• “In all, the number of first-time U.S. home buyers averaged 1.5 million a year over the last decade, compared with the historical average of 1.8 million, according to a new study to be released Thursday by Genworth Mortgage Insurance that examines mortgage data from Fannie Mae, Freddie Mac, the Federal Housing Administration, Veterans Affairs and other sources. The study looked at data going back to 1994 and defined first-time buyers as anyone who hasn’t owned a home in the last three years.”
  • “Lackluster demand for homeownership among younger people has been one of the main factors holding back the housing recovery. Many young people have been delaying buying homes due to tight credit, student loans and rising rents that have made it difficult to save for down payments.”
  • “’What’s been missing is confidence,’ said Sam Khater, deputy chief economist at CoreLogic Inc.”
  • “But that is starting to change. So far this year, first-time buyers represented about 38% of the market, greater than the historical average of 35%, according to Genworth. Some two million first-timers purchased homes last year, or 37% of the market.”
  • “’We’ve had a very strong surge in first-time home buyers,’ said Tian Liu, chief economist at Genworth.”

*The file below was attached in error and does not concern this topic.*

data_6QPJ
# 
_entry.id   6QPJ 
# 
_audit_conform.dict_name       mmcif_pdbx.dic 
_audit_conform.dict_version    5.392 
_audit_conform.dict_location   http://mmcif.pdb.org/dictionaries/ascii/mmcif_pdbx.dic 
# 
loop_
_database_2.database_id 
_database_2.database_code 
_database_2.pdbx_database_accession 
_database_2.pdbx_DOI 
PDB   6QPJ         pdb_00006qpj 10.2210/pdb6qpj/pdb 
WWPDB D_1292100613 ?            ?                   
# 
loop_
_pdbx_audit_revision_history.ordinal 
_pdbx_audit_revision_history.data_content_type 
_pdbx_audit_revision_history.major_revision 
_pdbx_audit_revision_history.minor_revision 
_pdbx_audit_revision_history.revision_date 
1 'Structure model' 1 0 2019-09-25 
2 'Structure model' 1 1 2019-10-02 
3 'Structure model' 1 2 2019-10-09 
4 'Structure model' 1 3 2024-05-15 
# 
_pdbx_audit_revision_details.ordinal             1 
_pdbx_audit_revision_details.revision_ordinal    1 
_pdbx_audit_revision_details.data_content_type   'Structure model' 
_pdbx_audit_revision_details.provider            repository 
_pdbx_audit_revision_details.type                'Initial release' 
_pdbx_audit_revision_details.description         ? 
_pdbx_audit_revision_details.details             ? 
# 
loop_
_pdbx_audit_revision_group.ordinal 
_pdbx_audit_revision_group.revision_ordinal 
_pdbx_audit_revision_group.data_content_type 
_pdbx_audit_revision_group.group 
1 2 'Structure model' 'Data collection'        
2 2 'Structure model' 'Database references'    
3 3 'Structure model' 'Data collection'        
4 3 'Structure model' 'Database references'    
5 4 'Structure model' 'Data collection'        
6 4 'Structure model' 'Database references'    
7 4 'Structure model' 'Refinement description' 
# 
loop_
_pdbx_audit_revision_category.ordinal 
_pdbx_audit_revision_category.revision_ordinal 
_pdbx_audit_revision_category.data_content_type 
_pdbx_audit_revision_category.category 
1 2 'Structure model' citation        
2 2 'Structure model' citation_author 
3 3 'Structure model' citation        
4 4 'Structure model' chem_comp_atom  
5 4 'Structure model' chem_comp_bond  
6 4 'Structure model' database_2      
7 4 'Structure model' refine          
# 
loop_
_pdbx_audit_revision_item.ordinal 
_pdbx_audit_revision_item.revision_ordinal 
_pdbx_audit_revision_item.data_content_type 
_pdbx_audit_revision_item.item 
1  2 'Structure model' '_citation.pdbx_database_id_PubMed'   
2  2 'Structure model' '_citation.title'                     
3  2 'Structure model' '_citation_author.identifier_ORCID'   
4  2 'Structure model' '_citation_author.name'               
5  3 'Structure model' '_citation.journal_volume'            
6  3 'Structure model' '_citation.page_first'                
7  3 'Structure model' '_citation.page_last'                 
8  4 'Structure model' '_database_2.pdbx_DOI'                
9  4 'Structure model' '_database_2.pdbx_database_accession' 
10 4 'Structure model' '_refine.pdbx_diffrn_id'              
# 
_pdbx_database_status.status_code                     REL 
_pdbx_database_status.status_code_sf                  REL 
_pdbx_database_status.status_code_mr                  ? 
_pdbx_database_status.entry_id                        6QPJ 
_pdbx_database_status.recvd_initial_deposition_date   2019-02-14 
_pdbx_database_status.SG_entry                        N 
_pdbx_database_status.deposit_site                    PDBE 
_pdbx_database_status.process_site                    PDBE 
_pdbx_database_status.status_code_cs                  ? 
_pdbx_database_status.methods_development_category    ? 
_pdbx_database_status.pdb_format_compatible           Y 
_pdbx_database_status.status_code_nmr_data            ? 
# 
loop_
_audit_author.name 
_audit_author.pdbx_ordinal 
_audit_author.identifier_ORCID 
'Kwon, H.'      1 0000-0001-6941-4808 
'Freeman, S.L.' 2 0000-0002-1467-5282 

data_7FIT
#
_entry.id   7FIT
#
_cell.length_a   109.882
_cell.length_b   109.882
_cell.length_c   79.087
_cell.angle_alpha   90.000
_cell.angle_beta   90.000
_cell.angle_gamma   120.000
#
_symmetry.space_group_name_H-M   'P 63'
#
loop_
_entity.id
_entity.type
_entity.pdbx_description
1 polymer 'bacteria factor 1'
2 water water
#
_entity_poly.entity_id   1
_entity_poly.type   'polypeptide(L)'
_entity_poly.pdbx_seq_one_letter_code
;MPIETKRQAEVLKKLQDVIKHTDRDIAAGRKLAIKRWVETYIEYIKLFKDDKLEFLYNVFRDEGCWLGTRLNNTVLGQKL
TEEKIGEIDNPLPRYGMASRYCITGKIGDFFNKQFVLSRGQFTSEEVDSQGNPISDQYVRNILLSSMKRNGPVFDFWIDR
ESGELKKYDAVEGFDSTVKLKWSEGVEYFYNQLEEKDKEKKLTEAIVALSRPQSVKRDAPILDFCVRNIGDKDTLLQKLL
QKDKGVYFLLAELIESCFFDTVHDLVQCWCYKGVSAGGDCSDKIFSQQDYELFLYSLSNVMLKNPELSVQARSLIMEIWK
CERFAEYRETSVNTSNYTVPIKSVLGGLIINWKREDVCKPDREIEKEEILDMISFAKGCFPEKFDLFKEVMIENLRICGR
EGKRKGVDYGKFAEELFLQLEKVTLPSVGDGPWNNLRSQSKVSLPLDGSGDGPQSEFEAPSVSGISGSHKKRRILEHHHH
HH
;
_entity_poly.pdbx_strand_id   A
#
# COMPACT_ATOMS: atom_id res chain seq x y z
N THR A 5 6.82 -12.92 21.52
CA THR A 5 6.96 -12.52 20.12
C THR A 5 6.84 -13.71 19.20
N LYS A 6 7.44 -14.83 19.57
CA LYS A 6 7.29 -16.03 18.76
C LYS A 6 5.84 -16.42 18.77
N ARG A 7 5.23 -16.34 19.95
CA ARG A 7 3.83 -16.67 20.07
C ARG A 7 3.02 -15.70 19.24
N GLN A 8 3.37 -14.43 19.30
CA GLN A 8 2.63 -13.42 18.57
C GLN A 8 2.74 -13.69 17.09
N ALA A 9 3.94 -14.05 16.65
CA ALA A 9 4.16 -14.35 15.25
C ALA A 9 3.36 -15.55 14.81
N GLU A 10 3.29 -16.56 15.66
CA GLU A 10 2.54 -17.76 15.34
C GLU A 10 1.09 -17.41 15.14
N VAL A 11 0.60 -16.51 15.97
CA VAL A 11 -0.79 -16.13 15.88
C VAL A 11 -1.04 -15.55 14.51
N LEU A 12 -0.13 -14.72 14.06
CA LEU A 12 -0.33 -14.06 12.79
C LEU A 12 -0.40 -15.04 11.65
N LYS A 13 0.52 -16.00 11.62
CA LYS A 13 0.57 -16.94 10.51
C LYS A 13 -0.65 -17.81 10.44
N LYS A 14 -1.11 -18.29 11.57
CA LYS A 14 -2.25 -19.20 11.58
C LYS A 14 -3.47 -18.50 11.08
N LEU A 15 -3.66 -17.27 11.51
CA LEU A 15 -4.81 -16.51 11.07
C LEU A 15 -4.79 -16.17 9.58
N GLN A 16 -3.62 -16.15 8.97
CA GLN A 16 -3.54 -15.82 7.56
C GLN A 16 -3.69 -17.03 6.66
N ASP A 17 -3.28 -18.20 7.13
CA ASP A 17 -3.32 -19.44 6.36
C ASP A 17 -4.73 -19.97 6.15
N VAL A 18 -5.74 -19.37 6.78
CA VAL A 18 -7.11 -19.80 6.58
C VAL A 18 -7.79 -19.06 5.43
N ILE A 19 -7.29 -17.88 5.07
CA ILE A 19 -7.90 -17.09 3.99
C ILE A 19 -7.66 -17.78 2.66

• “Credit also appears to be loosening. According to Genworth, about 78% of first-time buyers are using low-down-payment loans, compared with the historical average of 73%.”
  • “Economists said a wave of first-time buyers is likely coming over the next decade, as a large cohort in their mid-20s begin to buy homes.”
  • “’As we’re seeing millennials age into homeownership, there’s a huge tailwind coming,’ said Nela Richardson, chief economist at Redfin.”


WSJ – An Energy Shock from the High Seas – Spencer Jakab 6/6

  • “Circle January 2020 on your calendar for what could be a major disruption to the energy market and a jolt to the global economy.”
  • “The origin of the problem isn’t some oil cartel’s machinations, a looming war or even a technological shift—it is a bureaucratic body that few people have heard of: the International Maritime Organization. Just 30 months from now the cargo vessels that are the lifeblood of global trade will be required to cut the sulfur content in their fuel from 3.5% to 0.5%.”
  • “Ships move more than 10 billion tons of cargo a year and do it far more efficiently than road or rail, but it comes at a high cost in terms of overall pollution because ships use fuel oil, which is just about the cheapest, dirtiest stuff to come out of refineries. About 9% of all sulfur dioxide emitted globally comes from ships, contributing to acid rain and many premature deaths annually. Even the new cap is 500 times the sulfur content of most road diesel.”
  • “While standards have changed for many fuels, the rapid nature of the switch means that, if shippers fully comply, there could be price spikes. Ships that currently use cheap high sulfur fuel oil will have to switch to some other source higher up in the product slate that comes out of refineries. Even with significant investment, refiners may not be ready and ships may have to burn more expensive marine diesel.”